Dimethyloxalylglycine treatment of brain-dead donor rats improves both donor and graft left ventricular function after heart transplantation

Péter Hegedus, Shiliang Li, Sevil Korkmaz-Icöz, T. Radovits, Tobias Mayer, Samer Al Said, Paige Brlecic, Matthias Karck, B. Merkely, G. Szabó

Research output: Contribution to journalArticle

12 Citations (Scopus)


Objective Hypoxia inducible factor (HIF)-1 pathway signalling has a protective effect against ischemia/reperfusion injury. The prolyl-hydroxylase inhibitor dimethyloxalylglycine (DMOG) activates the HIF-1 pathway by stabilizing HIF-1α. In a rat model of brain death (BD)-associated donor heart dysfunction we tested the hypothesis that pre-treatment of brain-dead donors with DMOG would result in a better graft heart condition. Methods BD was induced in anesthetized Lewis rats by inflating a subdurally placed balloon catheter. Controls underwent sham operations. Then, rats were injected with an intravenous dose of DMOG (30 mg/kg) or an equal volume of physiologic saline. After 5 hours of BD or sham operation, hearts were perfused with a cold (4°C) preservation solution (Custodiol; Dr. Franz Köhler Chemie GmbH; Germany), explanted, stored at 4°C in Custodiol, and heterotopically transplanted. Graft function was evaluated 1.5 hours after transplantation. Results Compared with control, BD was associated with decreased left ventricular systolic and diastolic function. DMOG treatment after BD improved contractility (end-systolic pressure volume relationship E'max: 3.7 ± 0.6 vs 3.1 ± 0.5 mm Hg/μ1; p <0.05) and left ventricular stiffness (end-diastolic pressure volume relationship: 0.13 ± 0.03 vs 0.31 ± 0.06 mm Hg/μ1; p <0.05) 5 hours later compared with the brain-dead group. After heart transplantation, DMOG treatment of brain-dead donors significantly improved the altered systolic function and decreased inflammatory infiltration, cardiomyocyte necrosis, and DNA strand breakage. In addition, compared with the brain-dead group, DMOG treatment moderated the pro-apoptotic changes in the gene and protein expression. Conclusions In a rat model of potential brain-dead heart donors, pre-treatment with DMOG resulted in improved early recovery of graft function after transplantation. These results support the hypothesis that activation of the HIF-1 pathway has a protective role against BD-associated cardiac dysfunction.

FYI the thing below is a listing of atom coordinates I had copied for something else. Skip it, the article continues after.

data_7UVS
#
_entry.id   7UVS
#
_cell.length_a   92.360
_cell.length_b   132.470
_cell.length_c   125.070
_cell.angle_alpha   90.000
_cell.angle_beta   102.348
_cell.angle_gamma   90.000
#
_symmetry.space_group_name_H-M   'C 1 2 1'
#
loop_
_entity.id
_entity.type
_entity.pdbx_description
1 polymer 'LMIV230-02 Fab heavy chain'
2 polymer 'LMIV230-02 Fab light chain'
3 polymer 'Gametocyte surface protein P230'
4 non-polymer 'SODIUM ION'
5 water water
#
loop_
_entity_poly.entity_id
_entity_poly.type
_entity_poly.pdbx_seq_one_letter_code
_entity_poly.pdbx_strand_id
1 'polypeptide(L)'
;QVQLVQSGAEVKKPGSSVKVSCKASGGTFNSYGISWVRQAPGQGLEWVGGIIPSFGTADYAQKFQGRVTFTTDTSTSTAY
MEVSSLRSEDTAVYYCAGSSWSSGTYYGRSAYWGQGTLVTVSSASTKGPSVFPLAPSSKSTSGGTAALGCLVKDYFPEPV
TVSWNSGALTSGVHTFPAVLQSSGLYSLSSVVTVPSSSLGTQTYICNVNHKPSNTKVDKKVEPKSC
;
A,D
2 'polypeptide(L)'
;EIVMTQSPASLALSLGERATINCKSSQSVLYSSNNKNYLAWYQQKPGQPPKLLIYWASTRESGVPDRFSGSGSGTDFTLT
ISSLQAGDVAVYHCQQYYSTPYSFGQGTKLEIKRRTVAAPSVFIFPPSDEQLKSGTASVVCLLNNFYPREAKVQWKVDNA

Original languageEnglish
Pages (from-to)99-107
Number of pages9
JournalJournal of Heart and Lung Transplantation
Issue number1
Publication statusPublished - Jan 1 2016


  • DMOG
  • graft function
  • heart transplantation
  • HIF-1
  • ischemia-reperfusion injury

ASJC Scopus subject areas

  • Transplantation
  • Cardiology and Cardiovascular Medicine
  • Pulmonary and Respiratory Medicine
  • Surgery

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